Question: At a budget of RM4,000, what should I look out for?
– This is the area where most brands save themselves money and where a lot of weight can be found. Having nicely distracted you by eye-candy – that pretty rear mech – you think to yourself that you’ve got a higher-end groupset. Don’t be fooled!
– Up front is most likely a set of weighty low-end cranks. Attached to that cheap hub is most likely a low-end (and heavy) cassette. But we’re talking wheels here so let’s stay focused!
– The difference between a pair of OEM tyres with a steel bead and an upgrade to folding tyres is roughly RM120 and can save you as much as half a kilo (more than a pound). This is the cheapest weight-saving upgrade you can make to any bike!
– Furthermore, a good set of wheels will make a huge difference to how the bike accelerates, rolls over obstacles and feels. Good quality rims, spokes and hubs are a worthwhile upgrade and can easily save you at least 300g (more if you have the money).
My point here is, don’t even think about spending your money on replacing the bars, stem and post (or anything else for that matter) until you’ve changed your tyres or wheels.
– Good forks work and cost money so you may well see a lower component spec’ as a result of the product engineers’ better folk choice. Equally, a cheap fork will allow the product engineer to up the specs on the bike. With few exceptions, cheap forks suck and don’t offer much suspension performance.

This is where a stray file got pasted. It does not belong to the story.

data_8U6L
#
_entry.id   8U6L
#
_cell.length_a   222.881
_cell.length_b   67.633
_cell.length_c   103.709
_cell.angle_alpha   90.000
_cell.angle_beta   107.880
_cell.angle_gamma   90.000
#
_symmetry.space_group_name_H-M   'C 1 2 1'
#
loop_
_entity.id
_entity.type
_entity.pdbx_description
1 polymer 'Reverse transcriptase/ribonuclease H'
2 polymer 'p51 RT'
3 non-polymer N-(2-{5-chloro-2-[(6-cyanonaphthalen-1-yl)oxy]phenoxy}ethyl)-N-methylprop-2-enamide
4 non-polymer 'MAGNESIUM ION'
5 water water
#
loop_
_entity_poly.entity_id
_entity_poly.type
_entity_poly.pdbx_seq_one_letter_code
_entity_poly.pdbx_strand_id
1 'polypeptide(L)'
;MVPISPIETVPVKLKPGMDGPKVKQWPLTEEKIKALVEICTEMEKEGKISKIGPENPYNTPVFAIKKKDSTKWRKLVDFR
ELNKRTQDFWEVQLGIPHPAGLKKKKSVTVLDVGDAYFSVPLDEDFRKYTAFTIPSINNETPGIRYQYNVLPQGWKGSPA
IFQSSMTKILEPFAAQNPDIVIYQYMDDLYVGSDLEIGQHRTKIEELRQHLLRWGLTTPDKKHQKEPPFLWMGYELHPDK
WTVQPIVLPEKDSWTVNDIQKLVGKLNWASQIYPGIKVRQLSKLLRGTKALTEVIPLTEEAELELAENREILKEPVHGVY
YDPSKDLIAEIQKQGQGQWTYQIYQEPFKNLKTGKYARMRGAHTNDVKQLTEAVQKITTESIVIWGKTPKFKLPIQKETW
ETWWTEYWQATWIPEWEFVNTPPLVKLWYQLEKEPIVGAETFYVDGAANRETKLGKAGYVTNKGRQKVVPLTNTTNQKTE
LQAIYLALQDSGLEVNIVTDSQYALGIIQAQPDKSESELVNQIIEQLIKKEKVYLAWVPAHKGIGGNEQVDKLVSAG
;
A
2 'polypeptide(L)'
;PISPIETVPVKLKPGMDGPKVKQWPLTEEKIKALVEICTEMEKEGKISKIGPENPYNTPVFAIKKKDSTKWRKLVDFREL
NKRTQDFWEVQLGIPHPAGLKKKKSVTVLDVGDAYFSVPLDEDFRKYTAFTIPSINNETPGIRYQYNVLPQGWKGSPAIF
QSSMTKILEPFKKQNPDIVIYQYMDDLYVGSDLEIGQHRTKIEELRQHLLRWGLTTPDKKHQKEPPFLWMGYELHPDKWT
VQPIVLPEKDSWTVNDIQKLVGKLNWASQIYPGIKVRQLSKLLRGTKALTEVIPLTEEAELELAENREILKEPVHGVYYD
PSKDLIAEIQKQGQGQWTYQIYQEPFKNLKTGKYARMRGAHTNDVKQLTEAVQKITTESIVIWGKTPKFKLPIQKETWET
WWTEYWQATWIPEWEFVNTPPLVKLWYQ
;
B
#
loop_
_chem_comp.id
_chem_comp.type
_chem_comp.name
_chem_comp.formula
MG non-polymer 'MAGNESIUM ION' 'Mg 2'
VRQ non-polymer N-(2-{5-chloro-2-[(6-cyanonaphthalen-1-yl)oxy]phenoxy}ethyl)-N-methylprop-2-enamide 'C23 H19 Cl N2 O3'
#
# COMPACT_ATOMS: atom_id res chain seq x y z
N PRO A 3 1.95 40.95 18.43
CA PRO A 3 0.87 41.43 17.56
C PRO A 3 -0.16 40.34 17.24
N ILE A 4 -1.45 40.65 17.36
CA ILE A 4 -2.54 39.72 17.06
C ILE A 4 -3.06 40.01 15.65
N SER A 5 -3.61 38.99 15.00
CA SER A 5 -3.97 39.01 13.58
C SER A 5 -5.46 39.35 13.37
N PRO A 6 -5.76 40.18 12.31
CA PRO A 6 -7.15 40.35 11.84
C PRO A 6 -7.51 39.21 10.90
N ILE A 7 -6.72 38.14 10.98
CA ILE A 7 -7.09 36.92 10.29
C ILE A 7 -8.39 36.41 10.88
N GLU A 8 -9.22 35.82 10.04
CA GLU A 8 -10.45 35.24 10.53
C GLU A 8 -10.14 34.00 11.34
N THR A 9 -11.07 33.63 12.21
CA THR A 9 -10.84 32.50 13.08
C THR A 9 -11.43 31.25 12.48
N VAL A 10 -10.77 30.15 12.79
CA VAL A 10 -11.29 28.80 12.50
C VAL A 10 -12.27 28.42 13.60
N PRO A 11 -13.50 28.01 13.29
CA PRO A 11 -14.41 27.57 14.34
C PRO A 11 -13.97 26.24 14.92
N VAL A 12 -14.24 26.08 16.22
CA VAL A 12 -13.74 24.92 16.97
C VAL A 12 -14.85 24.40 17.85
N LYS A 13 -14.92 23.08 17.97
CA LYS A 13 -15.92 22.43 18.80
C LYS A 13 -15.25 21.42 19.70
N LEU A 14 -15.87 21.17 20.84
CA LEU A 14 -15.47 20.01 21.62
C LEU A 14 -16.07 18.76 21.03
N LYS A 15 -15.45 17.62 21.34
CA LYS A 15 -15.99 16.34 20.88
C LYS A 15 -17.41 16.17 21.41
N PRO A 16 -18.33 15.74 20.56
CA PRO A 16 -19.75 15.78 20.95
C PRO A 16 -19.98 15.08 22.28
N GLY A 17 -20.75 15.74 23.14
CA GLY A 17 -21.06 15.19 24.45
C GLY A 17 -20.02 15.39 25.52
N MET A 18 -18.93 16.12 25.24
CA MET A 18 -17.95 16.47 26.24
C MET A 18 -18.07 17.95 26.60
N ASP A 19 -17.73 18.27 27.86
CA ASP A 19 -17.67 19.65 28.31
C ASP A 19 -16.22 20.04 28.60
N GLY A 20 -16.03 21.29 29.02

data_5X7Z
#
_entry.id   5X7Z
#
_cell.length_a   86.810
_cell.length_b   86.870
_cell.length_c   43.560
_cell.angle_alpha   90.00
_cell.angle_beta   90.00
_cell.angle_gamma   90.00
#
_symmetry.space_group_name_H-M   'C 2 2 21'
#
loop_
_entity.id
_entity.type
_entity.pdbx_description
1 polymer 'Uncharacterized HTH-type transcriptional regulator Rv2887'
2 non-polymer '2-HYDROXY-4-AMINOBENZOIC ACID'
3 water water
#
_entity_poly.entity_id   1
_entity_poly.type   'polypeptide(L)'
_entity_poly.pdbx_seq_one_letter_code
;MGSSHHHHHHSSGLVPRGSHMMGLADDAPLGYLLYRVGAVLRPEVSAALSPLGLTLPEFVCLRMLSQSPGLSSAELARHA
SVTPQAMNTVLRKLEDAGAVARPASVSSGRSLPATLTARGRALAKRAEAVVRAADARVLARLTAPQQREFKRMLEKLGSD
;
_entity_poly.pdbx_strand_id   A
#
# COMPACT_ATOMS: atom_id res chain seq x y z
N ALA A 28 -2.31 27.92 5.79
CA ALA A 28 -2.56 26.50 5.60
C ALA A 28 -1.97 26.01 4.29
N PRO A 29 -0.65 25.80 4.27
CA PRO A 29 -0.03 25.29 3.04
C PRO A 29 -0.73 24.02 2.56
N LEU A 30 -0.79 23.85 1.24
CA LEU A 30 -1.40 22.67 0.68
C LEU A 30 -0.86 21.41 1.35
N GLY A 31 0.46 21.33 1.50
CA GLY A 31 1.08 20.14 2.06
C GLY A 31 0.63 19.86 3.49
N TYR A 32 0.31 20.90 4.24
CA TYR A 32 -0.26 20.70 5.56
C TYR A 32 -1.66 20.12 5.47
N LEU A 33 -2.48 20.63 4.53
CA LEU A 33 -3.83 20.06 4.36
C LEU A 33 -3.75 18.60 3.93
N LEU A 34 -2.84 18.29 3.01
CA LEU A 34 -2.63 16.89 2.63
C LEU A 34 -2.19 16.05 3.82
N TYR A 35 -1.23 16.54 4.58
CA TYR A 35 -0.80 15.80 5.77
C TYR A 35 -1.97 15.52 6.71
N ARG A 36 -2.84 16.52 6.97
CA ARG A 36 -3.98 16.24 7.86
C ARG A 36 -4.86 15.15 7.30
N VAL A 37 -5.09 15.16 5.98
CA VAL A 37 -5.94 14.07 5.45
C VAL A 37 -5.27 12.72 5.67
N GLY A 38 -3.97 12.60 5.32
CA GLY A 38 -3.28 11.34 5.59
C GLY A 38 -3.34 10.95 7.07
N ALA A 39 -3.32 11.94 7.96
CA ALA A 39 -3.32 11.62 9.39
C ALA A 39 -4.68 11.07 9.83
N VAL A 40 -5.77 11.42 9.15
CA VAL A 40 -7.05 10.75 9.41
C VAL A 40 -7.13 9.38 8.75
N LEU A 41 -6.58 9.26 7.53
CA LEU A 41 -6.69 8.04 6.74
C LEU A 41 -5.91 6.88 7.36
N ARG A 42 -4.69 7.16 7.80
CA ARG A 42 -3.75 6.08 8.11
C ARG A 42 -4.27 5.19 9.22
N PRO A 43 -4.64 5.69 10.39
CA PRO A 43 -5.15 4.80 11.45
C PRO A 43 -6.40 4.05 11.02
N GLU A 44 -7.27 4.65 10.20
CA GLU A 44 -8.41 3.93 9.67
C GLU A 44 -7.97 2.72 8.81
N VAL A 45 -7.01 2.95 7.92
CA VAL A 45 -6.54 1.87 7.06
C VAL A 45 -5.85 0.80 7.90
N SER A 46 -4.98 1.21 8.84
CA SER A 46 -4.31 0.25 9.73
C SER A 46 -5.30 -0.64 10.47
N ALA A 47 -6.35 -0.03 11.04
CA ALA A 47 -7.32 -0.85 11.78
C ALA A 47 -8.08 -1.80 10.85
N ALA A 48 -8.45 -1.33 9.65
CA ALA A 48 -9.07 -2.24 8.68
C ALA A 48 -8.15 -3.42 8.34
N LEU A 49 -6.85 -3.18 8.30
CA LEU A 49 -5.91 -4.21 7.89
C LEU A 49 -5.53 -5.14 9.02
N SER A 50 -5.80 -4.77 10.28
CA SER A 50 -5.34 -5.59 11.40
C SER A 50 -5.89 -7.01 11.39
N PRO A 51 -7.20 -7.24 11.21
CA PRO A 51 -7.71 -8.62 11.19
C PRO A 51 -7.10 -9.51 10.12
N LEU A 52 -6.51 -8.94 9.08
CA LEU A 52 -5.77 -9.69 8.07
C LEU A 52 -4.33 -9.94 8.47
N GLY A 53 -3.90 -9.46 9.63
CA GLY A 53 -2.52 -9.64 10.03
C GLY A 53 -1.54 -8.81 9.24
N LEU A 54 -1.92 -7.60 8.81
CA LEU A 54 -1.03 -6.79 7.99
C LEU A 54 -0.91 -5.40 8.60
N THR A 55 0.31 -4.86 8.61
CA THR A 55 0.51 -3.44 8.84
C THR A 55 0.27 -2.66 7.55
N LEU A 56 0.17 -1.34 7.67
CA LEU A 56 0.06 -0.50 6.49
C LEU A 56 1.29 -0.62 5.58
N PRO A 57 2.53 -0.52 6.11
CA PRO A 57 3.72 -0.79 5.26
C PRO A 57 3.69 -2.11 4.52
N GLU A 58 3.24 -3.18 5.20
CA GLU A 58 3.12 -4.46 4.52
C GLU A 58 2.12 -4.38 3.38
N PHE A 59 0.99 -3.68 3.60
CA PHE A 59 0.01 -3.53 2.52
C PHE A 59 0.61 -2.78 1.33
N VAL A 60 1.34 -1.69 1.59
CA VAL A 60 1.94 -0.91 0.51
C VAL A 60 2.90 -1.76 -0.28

– Also, they’re likely to have an OEM fork which may have a steel steerer tube instead of the alloy steerer or internals different to those found on the aftermarket model. There’s another 100g at least hiding in there.
So, here’s the big question: Do you need suspension for the type of riding you do?
If the answer is NO then for Options 1 & 2, you can get a higher component spec’ and get a rigid fork which will save you as much as 1kg (on a RM4K bike) at a cost of between RM200-600 (aluminum or carbon, respectively).
To be continued…
- Lifetime Warranty
- Shock Fork
- 12 kg